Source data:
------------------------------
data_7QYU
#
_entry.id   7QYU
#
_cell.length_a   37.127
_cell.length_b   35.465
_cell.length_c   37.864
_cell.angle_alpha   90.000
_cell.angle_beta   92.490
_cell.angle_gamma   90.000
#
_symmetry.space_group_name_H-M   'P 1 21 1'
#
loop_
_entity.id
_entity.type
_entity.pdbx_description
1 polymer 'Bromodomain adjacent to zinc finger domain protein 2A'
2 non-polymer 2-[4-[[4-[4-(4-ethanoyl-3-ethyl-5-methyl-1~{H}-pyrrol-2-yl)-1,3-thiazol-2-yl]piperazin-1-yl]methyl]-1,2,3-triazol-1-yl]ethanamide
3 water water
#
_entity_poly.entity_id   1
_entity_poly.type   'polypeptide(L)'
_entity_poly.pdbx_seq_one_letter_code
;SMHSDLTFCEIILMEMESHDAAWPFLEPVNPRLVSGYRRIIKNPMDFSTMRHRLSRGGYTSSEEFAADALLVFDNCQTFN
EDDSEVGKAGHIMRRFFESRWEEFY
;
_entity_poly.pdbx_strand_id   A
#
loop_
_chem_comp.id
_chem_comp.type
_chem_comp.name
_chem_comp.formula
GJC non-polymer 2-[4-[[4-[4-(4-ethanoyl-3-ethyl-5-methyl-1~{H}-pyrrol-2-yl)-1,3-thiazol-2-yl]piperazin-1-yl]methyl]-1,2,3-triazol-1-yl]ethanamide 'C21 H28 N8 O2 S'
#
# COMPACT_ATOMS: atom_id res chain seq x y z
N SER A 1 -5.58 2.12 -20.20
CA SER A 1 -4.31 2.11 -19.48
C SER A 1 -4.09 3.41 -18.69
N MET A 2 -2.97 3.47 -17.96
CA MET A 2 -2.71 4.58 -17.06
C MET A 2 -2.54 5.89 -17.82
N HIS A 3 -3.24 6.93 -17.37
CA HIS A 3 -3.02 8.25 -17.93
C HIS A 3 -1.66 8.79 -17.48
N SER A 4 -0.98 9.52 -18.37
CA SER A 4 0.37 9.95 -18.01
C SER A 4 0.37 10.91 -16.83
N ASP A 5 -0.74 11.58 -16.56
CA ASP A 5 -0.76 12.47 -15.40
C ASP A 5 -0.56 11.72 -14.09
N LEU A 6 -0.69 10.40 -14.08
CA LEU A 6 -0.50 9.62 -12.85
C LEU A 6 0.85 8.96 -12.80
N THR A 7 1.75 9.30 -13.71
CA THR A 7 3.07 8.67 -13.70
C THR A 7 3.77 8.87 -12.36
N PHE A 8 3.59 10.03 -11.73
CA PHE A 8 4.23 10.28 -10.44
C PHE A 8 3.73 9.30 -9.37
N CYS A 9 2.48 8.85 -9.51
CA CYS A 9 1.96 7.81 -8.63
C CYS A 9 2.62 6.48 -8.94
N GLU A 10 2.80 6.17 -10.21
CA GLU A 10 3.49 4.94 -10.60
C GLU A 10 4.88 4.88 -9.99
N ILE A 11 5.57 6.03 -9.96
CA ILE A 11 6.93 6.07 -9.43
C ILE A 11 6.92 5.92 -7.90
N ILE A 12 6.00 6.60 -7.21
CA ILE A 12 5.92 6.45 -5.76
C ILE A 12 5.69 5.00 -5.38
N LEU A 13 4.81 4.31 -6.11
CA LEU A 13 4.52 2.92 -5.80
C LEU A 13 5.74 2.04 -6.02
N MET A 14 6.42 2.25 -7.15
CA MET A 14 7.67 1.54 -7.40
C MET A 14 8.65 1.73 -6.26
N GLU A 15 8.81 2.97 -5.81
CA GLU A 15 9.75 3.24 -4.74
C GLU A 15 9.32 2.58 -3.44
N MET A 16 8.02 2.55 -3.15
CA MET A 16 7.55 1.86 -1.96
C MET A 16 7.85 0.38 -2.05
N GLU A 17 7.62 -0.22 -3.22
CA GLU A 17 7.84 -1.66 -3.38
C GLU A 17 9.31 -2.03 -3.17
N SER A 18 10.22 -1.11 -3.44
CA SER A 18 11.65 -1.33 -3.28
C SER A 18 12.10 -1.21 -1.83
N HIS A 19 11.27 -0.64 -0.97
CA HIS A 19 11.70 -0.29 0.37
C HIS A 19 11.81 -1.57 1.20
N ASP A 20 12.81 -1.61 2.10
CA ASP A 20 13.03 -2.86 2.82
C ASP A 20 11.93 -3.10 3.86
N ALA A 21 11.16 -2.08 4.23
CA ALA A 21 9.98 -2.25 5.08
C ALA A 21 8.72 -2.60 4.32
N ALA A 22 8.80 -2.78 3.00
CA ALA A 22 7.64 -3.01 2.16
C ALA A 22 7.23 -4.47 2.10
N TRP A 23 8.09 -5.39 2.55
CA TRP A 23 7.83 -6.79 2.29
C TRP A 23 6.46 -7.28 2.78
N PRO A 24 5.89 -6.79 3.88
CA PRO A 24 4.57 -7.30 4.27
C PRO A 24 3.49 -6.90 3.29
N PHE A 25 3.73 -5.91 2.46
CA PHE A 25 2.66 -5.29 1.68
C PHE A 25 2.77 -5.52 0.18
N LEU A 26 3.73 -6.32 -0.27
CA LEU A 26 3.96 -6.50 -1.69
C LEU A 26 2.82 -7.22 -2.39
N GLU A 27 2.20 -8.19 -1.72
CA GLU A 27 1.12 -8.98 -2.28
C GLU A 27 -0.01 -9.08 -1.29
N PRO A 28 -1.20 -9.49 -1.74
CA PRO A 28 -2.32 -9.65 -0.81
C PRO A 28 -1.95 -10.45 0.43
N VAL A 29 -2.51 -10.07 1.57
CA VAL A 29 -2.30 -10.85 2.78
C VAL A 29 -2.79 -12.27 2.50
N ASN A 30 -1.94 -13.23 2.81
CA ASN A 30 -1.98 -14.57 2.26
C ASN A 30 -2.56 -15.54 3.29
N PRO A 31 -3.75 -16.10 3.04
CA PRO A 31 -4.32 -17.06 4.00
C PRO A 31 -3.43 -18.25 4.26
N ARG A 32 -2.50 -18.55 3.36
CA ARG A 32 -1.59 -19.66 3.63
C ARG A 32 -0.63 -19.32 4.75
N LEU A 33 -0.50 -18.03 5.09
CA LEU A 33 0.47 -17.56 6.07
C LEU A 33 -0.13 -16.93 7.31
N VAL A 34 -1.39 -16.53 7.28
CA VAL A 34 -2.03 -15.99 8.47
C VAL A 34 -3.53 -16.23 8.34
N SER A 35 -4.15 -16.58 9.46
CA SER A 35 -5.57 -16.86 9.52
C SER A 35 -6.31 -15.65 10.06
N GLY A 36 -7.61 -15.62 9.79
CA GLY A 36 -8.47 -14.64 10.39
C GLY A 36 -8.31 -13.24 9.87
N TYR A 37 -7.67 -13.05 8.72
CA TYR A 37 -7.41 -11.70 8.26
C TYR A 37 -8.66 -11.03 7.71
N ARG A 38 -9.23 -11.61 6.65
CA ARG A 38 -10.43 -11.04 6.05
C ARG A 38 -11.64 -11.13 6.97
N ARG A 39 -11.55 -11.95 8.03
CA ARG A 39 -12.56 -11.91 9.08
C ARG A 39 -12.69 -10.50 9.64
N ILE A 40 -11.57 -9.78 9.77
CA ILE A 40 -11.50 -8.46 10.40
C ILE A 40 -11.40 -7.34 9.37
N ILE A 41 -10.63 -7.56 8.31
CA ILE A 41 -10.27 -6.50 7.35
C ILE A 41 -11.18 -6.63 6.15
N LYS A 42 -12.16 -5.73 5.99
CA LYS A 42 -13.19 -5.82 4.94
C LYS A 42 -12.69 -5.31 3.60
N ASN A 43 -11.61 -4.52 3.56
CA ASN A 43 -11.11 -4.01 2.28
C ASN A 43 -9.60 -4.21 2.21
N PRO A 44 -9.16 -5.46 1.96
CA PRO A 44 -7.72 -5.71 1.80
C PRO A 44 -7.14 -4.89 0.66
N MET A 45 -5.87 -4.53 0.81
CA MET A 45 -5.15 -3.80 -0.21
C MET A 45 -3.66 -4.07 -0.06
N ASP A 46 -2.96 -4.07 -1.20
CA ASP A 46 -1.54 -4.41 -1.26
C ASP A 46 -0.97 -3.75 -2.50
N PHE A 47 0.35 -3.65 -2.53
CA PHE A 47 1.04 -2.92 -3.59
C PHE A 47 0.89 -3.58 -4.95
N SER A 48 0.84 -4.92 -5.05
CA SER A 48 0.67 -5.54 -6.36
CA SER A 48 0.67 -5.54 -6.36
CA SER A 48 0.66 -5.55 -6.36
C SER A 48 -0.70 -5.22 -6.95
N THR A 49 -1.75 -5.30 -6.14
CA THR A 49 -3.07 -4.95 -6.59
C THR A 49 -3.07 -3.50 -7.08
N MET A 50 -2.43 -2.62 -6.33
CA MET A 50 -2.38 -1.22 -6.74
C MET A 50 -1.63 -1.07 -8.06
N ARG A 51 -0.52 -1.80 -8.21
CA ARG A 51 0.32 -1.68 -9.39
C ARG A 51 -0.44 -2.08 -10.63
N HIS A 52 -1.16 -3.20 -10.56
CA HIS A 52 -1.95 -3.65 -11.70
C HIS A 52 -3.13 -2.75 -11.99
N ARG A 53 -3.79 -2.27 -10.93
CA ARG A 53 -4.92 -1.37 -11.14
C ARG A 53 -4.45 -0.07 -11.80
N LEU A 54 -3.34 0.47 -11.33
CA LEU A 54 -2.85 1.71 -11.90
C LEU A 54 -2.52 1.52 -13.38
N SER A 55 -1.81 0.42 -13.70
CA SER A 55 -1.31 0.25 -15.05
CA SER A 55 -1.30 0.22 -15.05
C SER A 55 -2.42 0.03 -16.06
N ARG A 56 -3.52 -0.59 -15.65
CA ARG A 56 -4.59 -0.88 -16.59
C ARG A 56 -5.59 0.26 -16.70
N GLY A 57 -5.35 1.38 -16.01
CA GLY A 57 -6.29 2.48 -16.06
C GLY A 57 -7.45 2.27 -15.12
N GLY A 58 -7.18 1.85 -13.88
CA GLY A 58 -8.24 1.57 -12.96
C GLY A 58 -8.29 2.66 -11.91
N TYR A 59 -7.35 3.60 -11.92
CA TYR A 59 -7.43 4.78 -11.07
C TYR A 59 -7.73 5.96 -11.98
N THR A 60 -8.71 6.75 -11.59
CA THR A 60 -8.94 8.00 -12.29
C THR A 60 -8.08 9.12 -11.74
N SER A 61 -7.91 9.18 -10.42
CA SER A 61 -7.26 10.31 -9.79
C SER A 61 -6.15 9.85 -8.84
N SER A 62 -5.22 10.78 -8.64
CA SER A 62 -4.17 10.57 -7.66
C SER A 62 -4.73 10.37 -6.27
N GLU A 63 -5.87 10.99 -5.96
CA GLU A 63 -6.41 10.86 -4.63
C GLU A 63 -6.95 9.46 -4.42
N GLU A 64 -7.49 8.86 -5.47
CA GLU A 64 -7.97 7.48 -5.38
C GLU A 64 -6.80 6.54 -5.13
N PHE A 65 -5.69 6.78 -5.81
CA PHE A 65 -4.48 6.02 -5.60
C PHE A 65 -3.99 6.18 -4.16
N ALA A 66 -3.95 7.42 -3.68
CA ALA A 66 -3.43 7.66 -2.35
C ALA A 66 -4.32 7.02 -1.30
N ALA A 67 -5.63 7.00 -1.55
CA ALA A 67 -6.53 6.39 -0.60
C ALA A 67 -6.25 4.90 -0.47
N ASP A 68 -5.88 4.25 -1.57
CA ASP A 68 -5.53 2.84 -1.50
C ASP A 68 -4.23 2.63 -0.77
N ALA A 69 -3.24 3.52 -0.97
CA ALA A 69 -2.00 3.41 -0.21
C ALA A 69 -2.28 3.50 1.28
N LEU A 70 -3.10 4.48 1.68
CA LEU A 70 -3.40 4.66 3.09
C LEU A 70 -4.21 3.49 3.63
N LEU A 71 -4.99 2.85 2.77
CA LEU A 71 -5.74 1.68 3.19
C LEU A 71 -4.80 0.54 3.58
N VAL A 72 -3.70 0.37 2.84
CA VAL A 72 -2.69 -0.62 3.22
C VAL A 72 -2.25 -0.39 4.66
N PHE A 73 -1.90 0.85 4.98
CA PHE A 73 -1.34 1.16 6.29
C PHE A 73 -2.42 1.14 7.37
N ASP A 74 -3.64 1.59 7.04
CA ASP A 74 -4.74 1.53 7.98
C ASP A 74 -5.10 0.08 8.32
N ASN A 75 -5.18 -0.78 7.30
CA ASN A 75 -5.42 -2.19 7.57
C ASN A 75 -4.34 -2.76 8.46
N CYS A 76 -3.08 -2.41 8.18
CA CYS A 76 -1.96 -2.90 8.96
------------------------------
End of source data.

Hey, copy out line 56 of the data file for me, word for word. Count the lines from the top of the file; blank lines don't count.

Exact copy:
N THR A 7 1.75 9.30 -13.71